Edited to add: Regarding later sugar additions, I have no first-hand experience. However, theoretically I can say that I'd pitch according to the first wort, without the sugar additions, presuming the later sugar additions occur after the ferment is in full swing. I'd also ensure that, like we always should, the first wort is aerated properly.
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Old 03-04-2010, 01:14 AM   #28
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Bob thanks for the post(s). I have pitched on the cake several times (making IPAs) with what I would say is decent success, and I love the lazy factor of it. But I'm very interested in going the extra distance to make better beer, and the info you provided is quite interesting and convincing.

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Old 03-04-2010, 03:28 AM   #29
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Good article. I don't think anyone would argue that its not "best practice" to use clean yeast, and not over pitch. But honestly a lot of things sound great on paper and research that don't hold up in reality.

But theres more than enough evidence on this board not to mention my own experience to say that there is absolutely nothing wrong with pitching onto a yeast cake, especially as long as you go are going for subsequently darker flavor profiles.

I have beer that's been racked off a 4th re-used yeast cake. No washing invovled. This beer as been in the closet for 4 months now. Every bottle is fresh and clean. Everyone loves it. In fact i've never had any complaints about any beer.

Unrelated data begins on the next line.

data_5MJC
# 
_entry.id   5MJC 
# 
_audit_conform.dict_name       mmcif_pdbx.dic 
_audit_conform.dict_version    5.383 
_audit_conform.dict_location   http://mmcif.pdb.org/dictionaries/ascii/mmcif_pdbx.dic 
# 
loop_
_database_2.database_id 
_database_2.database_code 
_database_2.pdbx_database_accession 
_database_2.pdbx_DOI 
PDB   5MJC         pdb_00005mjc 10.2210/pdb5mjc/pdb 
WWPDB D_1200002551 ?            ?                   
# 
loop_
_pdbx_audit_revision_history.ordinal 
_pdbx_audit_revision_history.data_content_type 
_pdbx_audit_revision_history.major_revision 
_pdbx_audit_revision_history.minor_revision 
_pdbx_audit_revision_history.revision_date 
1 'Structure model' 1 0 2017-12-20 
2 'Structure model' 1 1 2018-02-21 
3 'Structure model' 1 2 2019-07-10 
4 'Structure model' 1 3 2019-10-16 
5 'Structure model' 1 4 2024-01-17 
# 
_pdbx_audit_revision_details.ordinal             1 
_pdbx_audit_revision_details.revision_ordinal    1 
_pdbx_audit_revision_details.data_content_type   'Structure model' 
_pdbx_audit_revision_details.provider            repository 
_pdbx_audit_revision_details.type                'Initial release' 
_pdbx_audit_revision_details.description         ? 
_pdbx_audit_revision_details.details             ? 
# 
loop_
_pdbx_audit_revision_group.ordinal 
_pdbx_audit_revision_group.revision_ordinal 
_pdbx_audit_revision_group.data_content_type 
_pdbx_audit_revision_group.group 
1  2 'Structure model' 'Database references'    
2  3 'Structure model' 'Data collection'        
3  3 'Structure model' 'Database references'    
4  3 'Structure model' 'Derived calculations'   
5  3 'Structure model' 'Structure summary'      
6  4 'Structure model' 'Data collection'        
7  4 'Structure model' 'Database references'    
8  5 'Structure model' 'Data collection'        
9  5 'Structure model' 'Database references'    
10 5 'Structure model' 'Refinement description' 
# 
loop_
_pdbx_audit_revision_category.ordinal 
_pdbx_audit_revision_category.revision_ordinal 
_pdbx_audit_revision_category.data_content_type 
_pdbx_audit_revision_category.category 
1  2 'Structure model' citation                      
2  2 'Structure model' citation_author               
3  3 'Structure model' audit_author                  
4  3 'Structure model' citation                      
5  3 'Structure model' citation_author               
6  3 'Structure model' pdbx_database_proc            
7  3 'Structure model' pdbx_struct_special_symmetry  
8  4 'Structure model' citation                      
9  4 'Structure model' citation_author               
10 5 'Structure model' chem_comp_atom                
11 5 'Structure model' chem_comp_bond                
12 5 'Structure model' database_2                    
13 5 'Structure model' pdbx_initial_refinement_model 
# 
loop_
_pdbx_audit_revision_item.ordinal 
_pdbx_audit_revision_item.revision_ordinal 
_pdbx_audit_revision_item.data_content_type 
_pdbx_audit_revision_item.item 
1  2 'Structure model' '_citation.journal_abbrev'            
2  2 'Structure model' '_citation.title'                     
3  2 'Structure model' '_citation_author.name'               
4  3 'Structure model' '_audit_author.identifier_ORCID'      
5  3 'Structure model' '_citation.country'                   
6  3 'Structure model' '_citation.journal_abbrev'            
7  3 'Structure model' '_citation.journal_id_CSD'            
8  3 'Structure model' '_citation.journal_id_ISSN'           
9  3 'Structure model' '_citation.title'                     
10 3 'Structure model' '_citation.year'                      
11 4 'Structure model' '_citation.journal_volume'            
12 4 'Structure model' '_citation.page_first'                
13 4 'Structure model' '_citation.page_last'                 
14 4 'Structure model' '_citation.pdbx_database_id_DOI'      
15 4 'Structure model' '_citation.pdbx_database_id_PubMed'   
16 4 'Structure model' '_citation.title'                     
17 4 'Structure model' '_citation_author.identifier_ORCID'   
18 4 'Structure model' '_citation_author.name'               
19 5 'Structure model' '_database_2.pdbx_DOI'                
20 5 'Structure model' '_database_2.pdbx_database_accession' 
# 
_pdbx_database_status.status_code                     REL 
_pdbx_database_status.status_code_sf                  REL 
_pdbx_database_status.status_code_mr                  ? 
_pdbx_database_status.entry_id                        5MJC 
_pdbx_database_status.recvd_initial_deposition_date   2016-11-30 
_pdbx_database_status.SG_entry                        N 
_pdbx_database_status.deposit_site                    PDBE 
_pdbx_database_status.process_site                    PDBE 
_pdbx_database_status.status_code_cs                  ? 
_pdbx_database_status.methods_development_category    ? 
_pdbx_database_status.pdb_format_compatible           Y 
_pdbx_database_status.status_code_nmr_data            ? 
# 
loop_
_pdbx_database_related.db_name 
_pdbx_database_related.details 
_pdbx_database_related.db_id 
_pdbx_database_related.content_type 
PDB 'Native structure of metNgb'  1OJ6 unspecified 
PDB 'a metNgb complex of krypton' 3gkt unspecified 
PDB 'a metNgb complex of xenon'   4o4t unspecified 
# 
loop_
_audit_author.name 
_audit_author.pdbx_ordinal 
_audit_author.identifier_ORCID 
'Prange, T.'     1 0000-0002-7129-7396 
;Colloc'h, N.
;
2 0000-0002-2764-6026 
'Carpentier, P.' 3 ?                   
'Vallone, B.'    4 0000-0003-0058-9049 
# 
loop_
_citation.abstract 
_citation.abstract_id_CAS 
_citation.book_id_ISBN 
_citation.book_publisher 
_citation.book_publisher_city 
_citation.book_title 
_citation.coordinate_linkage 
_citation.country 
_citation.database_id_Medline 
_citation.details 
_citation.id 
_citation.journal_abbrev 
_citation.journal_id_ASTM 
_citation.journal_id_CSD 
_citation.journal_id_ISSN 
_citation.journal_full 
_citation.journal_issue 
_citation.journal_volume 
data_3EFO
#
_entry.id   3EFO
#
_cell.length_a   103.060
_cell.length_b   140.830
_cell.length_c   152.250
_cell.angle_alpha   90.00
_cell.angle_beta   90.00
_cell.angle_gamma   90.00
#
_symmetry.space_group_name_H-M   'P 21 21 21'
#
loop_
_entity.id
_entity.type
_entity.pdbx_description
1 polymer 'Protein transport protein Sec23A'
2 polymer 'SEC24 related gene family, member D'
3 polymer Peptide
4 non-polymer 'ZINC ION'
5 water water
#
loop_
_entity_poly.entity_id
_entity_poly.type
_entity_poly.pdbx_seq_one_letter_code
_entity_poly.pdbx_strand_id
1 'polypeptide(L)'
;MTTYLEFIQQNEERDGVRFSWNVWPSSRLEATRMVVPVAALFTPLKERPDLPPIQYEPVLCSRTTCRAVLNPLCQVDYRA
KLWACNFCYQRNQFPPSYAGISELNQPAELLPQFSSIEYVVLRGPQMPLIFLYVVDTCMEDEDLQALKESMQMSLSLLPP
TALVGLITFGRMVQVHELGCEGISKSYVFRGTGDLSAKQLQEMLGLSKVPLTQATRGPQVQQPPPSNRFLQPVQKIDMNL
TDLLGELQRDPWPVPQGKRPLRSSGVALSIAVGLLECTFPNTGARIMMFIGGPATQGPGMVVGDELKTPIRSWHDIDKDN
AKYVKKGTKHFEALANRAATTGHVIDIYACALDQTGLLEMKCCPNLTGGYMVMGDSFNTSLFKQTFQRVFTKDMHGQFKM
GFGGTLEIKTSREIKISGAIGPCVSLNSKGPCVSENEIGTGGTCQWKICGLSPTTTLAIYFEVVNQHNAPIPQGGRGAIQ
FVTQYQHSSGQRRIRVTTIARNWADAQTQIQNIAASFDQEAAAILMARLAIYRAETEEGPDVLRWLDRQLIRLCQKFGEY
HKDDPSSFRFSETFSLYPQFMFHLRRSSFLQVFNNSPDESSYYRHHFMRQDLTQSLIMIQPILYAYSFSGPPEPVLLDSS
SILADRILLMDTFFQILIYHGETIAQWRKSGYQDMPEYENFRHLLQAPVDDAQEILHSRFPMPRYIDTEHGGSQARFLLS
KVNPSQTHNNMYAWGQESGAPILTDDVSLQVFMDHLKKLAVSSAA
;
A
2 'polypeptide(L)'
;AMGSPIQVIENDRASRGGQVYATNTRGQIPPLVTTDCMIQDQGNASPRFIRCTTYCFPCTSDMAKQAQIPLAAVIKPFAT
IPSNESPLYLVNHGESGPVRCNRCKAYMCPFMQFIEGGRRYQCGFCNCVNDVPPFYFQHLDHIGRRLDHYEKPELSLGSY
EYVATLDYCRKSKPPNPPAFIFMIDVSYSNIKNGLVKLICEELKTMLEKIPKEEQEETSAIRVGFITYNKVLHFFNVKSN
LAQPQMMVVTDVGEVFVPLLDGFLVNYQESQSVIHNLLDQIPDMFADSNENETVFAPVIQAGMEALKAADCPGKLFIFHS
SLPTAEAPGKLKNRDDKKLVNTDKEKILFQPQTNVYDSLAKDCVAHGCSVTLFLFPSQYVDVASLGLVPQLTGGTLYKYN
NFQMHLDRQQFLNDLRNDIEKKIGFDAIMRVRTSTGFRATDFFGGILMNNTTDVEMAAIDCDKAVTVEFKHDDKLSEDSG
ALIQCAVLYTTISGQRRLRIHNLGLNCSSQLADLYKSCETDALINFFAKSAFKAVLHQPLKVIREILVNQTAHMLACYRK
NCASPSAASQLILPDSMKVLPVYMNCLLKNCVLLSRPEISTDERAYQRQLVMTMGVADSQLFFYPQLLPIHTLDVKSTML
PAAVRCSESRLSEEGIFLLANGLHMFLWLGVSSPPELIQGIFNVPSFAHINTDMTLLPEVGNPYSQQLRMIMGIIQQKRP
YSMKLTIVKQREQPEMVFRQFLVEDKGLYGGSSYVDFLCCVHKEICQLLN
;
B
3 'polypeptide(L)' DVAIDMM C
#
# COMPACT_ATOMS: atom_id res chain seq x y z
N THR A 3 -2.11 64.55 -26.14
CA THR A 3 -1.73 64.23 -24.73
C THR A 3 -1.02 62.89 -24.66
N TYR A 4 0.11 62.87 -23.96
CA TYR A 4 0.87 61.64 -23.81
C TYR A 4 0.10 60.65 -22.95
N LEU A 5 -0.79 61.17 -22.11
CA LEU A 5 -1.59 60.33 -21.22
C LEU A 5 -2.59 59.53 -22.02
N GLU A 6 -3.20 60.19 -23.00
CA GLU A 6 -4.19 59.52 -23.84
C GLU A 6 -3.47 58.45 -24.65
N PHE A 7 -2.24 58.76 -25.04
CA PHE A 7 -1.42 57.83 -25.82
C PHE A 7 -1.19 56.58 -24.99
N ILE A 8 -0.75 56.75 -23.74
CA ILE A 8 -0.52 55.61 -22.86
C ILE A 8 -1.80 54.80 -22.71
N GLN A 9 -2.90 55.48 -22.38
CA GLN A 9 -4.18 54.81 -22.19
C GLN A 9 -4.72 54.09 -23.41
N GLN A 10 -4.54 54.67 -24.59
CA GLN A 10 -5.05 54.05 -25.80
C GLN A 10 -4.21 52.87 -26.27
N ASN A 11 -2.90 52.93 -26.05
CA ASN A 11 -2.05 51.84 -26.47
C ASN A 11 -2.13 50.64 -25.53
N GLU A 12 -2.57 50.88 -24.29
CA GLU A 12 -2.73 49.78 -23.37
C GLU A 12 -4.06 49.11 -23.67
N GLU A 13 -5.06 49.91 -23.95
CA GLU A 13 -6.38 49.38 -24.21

I won't disagree that re-using yeast cake is not optimal.

I will disagree that its bad practice or somehow makes subpar beer, or beer that won't last as long.

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Old 03-04-2010, 03:32 AM   #30
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LOL, Obviously we interpret some of your sources differently.

Since you "categorically refuse to argue with anyone about this." I'm not starting an argument, but do recommend that new brewers carefully and fully read your sources before making up their minds. Just a couple quick comments, then I'm done...

From Designing Great Beers (1996,2000 - Ray Daniels):

"As a general rule, homebrewers pitch far less yeast than they should. Evidence of this comes form the standard packages of yeast sold for homebrewing use. They Generally contiain only a small percentage of the total yeast population needed to achieve recommended pitching rates."

"On a commercial scale, good brewing practice calls for pitching no less than 10 million yeast cells per millimeter of wort. That's approximately 200 billion yeast cells in a 5 gallon batch. This minimum (emphasis mine) amount is intended for "normal" gravity worts, and those with a higher OG will need even more yeast."

Mr. Daniels references Yeast Management (C. Boulton p. 25-29)

Jamil has talked favorably about pitching onto a yeast cake in at least one podcast that I recall.

Jamil and John talk favorably of high pitching rates in Brewing Classic Styles as well on pages 24-25.

This isn't intended as a "your wrong" post, because you obviously are experienced in the subject, But stating "Over-pitching is always detrimental to the beer." is just inaccurate.

Thanks for your time on the OP.